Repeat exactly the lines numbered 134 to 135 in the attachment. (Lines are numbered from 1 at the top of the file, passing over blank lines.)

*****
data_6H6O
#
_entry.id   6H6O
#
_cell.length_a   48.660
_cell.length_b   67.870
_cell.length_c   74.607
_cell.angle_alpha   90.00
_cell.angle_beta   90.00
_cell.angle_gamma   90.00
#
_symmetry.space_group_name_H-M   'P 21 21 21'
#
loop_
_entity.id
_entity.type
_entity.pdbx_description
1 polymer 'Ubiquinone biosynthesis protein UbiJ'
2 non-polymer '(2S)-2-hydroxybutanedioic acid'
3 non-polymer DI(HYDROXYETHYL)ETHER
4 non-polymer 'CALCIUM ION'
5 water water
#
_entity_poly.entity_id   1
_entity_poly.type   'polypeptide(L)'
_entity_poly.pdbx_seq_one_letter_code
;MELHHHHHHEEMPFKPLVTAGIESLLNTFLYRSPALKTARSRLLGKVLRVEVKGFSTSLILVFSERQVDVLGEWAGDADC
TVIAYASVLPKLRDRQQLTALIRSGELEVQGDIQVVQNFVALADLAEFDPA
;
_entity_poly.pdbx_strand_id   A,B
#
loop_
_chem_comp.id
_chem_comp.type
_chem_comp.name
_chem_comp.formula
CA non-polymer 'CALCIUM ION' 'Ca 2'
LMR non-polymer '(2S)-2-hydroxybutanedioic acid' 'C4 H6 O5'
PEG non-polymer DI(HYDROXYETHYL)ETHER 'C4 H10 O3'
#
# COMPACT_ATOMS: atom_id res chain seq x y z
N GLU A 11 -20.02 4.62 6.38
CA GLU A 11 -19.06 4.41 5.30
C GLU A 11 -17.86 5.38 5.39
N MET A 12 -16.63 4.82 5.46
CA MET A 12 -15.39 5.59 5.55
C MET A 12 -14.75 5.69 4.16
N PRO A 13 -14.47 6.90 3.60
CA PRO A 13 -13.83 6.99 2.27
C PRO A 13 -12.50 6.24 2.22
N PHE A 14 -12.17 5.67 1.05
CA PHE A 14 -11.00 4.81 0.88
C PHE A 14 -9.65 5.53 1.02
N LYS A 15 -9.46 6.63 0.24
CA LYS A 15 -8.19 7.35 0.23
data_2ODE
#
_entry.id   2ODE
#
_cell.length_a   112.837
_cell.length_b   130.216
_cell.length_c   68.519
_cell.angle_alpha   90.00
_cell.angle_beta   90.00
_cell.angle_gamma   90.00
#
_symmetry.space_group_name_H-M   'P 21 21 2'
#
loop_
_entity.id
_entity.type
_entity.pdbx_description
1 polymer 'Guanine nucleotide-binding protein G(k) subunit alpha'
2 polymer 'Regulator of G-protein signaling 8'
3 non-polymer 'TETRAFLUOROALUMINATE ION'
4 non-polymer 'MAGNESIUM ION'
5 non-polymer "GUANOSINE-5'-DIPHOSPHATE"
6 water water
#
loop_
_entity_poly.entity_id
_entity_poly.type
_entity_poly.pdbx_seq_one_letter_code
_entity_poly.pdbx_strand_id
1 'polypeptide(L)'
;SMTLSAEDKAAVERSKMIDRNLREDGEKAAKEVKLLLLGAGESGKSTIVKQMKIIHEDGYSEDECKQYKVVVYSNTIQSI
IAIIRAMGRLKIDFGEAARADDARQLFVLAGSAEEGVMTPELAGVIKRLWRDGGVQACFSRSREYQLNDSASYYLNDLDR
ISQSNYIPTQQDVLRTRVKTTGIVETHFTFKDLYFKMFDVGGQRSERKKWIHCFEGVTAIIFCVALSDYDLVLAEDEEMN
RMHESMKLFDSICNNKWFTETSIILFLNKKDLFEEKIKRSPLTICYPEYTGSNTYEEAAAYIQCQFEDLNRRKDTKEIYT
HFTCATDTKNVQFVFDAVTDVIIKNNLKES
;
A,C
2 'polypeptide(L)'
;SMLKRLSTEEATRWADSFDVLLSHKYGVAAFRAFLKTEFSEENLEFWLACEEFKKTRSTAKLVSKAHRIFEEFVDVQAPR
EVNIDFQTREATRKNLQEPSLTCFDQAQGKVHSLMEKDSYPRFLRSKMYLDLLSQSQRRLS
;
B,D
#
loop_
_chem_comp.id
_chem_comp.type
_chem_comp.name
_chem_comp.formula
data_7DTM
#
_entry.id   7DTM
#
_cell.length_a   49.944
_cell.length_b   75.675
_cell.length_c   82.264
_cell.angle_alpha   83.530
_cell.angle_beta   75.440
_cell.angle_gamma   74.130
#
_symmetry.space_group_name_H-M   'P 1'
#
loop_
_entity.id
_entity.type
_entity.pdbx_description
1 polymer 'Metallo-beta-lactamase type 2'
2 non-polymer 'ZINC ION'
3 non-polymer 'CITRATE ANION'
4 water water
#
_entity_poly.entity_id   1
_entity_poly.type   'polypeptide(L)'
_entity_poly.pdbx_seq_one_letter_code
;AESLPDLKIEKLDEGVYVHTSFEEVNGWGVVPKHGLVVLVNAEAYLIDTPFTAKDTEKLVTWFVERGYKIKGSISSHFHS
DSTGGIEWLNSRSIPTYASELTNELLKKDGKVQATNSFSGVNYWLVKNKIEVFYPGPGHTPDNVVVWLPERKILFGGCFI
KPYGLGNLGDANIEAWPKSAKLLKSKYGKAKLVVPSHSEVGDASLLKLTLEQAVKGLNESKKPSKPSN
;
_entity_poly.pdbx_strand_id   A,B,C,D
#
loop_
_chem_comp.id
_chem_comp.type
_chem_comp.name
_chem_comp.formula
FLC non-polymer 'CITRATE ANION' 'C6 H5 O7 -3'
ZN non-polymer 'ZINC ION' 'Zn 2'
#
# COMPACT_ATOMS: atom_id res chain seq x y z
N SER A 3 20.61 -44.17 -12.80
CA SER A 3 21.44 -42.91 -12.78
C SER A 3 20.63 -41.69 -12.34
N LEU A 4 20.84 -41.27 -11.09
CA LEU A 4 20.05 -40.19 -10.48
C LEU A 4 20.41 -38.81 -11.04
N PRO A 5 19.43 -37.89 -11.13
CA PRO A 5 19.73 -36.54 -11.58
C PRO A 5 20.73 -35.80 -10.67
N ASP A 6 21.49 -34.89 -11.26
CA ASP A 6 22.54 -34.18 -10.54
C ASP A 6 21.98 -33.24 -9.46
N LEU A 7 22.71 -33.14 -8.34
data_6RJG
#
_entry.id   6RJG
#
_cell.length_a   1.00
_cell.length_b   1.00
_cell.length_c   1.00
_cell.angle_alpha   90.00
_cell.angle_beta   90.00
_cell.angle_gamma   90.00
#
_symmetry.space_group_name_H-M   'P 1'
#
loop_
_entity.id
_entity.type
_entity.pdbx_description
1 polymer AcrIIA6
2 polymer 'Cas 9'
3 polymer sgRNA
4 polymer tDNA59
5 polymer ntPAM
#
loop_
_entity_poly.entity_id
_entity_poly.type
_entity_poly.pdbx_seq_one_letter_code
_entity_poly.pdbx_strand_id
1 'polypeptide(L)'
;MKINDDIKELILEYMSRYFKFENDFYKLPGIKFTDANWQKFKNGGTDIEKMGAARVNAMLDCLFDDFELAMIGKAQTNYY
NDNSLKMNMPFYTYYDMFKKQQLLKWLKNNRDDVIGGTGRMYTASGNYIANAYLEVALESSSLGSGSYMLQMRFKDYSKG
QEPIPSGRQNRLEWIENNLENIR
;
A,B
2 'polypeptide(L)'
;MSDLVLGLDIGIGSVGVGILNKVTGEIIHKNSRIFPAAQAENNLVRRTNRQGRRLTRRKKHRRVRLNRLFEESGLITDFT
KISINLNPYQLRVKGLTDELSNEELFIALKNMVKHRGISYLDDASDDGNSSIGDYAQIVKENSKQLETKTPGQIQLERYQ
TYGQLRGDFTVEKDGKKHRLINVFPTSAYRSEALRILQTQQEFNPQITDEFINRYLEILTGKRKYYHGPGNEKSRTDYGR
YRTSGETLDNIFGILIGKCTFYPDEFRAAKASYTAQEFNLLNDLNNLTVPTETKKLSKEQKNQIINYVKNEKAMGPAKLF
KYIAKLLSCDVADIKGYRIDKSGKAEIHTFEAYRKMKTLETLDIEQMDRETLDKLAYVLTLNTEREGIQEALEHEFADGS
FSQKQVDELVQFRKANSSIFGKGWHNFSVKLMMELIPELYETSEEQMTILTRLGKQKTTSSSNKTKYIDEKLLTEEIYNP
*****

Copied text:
#
loop_